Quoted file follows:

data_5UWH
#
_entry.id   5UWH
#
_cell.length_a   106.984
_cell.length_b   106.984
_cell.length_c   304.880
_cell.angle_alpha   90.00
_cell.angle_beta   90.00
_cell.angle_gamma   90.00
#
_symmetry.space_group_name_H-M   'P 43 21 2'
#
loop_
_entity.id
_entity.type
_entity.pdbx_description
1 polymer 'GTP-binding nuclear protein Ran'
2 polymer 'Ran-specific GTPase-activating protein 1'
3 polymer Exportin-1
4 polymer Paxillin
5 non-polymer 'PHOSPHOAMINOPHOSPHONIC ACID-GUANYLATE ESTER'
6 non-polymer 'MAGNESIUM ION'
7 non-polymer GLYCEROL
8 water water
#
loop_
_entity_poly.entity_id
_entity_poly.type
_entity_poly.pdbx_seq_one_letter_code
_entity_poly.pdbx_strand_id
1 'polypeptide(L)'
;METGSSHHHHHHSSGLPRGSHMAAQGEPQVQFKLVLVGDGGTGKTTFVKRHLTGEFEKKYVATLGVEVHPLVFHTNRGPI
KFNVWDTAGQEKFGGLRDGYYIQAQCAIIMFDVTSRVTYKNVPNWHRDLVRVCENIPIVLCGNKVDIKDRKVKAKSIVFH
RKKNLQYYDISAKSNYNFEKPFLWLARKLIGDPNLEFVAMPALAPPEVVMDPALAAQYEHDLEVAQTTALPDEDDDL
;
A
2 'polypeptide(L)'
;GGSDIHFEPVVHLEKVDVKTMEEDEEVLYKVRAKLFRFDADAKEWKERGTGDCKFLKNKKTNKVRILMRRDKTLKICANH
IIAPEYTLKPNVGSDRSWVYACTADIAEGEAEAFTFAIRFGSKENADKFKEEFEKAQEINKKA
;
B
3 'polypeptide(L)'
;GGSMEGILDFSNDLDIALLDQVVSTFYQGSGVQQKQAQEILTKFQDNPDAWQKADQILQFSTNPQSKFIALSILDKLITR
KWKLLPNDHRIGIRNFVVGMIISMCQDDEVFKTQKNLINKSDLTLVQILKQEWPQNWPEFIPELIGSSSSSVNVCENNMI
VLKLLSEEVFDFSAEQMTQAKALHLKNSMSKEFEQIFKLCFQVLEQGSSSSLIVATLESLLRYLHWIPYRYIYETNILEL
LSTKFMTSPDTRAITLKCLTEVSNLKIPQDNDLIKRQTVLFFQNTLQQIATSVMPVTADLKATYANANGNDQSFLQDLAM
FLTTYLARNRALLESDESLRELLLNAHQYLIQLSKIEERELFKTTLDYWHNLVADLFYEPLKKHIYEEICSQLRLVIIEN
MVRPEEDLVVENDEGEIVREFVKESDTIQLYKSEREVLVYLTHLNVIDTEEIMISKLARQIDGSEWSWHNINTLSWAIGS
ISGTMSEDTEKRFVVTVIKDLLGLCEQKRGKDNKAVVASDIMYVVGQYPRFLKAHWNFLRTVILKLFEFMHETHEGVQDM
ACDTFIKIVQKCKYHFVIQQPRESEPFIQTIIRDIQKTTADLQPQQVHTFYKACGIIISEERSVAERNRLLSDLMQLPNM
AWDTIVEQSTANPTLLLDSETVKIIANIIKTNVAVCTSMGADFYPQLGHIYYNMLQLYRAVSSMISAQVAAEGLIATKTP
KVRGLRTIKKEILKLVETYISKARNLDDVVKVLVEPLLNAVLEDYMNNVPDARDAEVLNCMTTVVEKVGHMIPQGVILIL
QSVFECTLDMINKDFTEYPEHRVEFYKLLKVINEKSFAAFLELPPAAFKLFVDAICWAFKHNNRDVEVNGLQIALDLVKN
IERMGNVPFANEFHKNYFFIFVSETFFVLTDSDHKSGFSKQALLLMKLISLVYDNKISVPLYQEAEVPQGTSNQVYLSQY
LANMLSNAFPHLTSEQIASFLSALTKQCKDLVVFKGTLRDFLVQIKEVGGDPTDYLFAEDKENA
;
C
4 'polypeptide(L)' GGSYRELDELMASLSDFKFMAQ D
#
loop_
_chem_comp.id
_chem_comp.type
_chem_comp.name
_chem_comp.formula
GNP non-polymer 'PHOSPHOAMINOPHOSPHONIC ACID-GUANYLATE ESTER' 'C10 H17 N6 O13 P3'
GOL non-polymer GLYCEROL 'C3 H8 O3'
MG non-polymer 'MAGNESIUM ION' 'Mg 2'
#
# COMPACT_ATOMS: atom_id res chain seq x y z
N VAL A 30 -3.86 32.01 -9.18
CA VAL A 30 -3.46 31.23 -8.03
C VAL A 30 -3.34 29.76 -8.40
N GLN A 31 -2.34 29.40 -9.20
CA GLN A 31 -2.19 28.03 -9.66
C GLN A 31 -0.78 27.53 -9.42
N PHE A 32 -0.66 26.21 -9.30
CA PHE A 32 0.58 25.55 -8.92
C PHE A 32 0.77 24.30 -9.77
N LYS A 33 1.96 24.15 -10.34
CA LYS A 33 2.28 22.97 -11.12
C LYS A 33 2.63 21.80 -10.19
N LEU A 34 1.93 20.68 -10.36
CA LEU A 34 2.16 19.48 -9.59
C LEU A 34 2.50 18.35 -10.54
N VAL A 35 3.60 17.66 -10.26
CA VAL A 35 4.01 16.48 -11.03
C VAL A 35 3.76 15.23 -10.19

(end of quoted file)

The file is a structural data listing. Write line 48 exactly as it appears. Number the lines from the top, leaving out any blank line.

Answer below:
FLTTYLARNRALLESDESLRELLLNAHQYLIQLSKIEERELFKTTLDYWHNLVADLFYEPLKKHIYEEICSQLRLVIIEN